We are in the habit of not speaking plainly, and we deceive each other and ourselves to our great detriment. The change that Wikileaks could be a harbinger of, would be an enormous social revolution.

    It may however, become instead the trigger for realization of the nascent movement to censor the web, and so a loss of freedom.

    The government, not netizens, controls the backbone of the web. The potential for imposition of controls on the web is real. The means, physical, and so difficult for us to overcome through the net. Spoiled we are, with few of the current generation understanding the evolution and vulnerabilities of that infrastructure.


  17. I don’t care if Wikileaks causes a few deaths. The USA has/is causing far more deaths and that shit needs to be exposed

  18. Photonz

    Reading that article, the connection between the leaks and the apparent work of Mossad to assassinate some nuclear scientists in Iran is basically the fact that the writer mentions them both in the same article.

    We knew and know that Mossad does this. Nor did any leak have anything to do with their doing it.


    It is more to do with Television I think. The effects you cite cannot be discounted, but the attention span of my fellow citizens has been deliberately diminished by the people in power, through attacks on public education, public broadcasting and provision of predigested pablum through the now wholly owned media.


  19. photonz1

    Did you actually read the article you just linked to? It says the assassination occurred on the same day, that’s it. There is no relationship between WikiLeaks and the assassinations which have been happening for around four years now on Iranian scientists linked with the country’s nuclear program.

    So do you jump to this conclusion based on information, or based on ignorance?

    I come to the conclusion that nearly everything you say is crap because it is photonz1. That opinion is based on the false information that you supply. Do you believe your own lies?

  20. I am really surprised from the US response. but i must say that Wikileaks did the good job.

    If the leaked documents favors US(but did not), then what would be the reaction of the US admnistration??? can anyone guess??

  21. Todd says “Please provide proof of this? You’re well known to be a king of the unsubstantiated statement, what you say often has absolutely no relevance to reality. Back up or shut up photonz!”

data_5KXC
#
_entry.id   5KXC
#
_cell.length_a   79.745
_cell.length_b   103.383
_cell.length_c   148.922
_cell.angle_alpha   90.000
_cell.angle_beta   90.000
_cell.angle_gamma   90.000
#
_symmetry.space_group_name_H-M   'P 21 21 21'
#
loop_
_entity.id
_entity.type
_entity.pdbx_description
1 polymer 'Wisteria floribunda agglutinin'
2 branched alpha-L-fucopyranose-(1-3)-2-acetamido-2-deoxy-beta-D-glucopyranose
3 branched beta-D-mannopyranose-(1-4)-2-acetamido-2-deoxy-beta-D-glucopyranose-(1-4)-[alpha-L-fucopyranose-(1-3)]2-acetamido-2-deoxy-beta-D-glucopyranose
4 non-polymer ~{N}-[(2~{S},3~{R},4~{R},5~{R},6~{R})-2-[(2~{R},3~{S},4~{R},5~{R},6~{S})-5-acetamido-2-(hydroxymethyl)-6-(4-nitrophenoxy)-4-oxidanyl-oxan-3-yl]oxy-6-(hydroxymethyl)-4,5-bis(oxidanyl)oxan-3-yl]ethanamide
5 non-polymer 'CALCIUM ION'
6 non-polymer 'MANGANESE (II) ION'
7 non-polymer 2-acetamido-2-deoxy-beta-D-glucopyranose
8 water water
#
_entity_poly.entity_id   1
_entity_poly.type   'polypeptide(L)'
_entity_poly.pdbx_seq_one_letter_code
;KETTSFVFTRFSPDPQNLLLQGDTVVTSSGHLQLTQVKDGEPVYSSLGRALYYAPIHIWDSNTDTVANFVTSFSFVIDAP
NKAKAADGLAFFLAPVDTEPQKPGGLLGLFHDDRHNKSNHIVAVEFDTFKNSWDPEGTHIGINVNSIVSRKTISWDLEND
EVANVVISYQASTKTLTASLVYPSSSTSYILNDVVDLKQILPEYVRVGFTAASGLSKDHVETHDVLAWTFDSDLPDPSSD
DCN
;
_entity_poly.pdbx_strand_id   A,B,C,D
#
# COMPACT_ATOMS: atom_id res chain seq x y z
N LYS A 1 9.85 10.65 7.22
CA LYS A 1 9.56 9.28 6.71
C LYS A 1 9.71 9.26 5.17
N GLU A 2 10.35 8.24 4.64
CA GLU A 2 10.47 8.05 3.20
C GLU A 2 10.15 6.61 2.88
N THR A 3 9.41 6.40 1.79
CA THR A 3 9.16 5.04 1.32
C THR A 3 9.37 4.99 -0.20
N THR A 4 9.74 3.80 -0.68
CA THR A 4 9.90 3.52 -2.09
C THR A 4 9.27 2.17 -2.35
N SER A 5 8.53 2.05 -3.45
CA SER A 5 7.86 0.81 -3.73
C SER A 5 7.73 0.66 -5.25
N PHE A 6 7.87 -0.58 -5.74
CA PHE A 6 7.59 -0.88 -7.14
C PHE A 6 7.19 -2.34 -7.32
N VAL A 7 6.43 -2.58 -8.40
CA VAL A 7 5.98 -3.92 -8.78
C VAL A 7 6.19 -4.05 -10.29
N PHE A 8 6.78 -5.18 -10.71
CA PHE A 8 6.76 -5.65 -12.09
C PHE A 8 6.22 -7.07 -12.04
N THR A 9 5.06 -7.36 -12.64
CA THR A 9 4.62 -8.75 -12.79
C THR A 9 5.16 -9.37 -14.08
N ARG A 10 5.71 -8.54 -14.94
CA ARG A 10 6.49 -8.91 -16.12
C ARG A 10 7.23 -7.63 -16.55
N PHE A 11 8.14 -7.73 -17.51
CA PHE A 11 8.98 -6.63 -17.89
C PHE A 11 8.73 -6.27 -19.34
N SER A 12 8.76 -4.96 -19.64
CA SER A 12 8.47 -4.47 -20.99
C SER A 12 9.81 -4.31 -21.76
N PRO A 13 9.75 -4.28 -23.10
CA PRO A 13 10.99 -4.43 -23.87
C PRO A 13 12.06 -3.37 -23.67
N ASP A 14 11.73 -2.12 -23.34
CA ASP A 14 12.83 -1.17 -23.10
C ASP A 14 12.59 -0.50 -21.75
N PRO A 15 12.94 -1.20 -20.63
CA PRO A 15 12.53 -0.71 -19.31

So without bothering to look yourself, you automatically jump to the conclusion that it is “unsubstantiated” and has “absolutely no relevance to reality”.

    So do you jump to this conclusion based on information, or based on ignorance?

    It’s a great example exactly what I said – having a head-in-the-sand preset idea and sticking to it regardless of facts and information.


  22. Todd – you prove my point about head in the sand extremists.

    Your opinion is obviously pre-formed and unchangable before you know facts.

    But why change a habit…

  23. I can’t believe they did that to Wikileaks , whether it’s on the newspaper or the web it’s the same thing ! We should have our freedom to write anything we want !

    Wikileaks is the only site that had the guts to expose the truth !

  24. (ya gotta luv a wordsmith…eh…?..)

    “..How can the Americans remain so consistently brain-fucked?

    Much of the world, including plenty of Americans, asks that question –

    – as they watch U.S. culture go down like a thrashing mastodon giving itself up to some Pleistocene tar pit.

    One explanation might be the effect of 40 years of deep fried industrial chicken pulp –

    — and 44 ounce Big Gulp soft drinks…”


  25. woo-hoo..!

    “…”I said, `It’s Camilla!’

    I wasn’t trying to alert them.

    I was just surprised to see her,” he said.

    “A few people turned around and started hitting the windows.

    People started kicking the car.”

    The attackers, up to 20 of them, surrounded the limousine and pounded it with fists and bottles –

    – smashing a window – and splashed the gleaming car with paint amid chants of “Off with their heads” and “Tory scum.”

    The car behind, an official royal Jaguar, also came under attack,

    In the confusion, Nazir said, a window opened.

    Charles kept his calm – gently pushing his wife toward the floor to get her out of the line of fire.

    “Charles got her on the floor and put his hands on her,” Nazir said.

    The 62-year-old prince remained calm, “waving and giving the thumbs’ up.”

    “It was just a surreal thing,” Nazir said.

    “It was completely manic.”

    After several chaotic minutes, the car managed to force its way through the crowd and drive off…” (cont..)


  26. “WikiLeaks is trying to benefit mankind by showing the world that the rulers that be are a bunch of nasty retards”

    But we already know that!

  27. i’ve got a half a dozen wiki/assange-stories today..

    ..mainly back-stories…

    (he used to be my neighbor…in byron bay…whoar..!..who knew…!)

    ..and the person who warned assange that his dick/womanising-ways were going to get him into trouble

    and an acknowledgment/re-broadcast of marks'(5.21 am..) (world-first?)



  28. Todd/BJ; please don’t encourage the photo – what colors do you think he flies?
    Yep and the so-called ‘leaks’ are all about the embarrassing truth – only hurts in the short term – like the ripping off of a band-aid.
    The long term benefits are possibly incalculable.

  29. The attacks and the people behind them, are fascist in nature.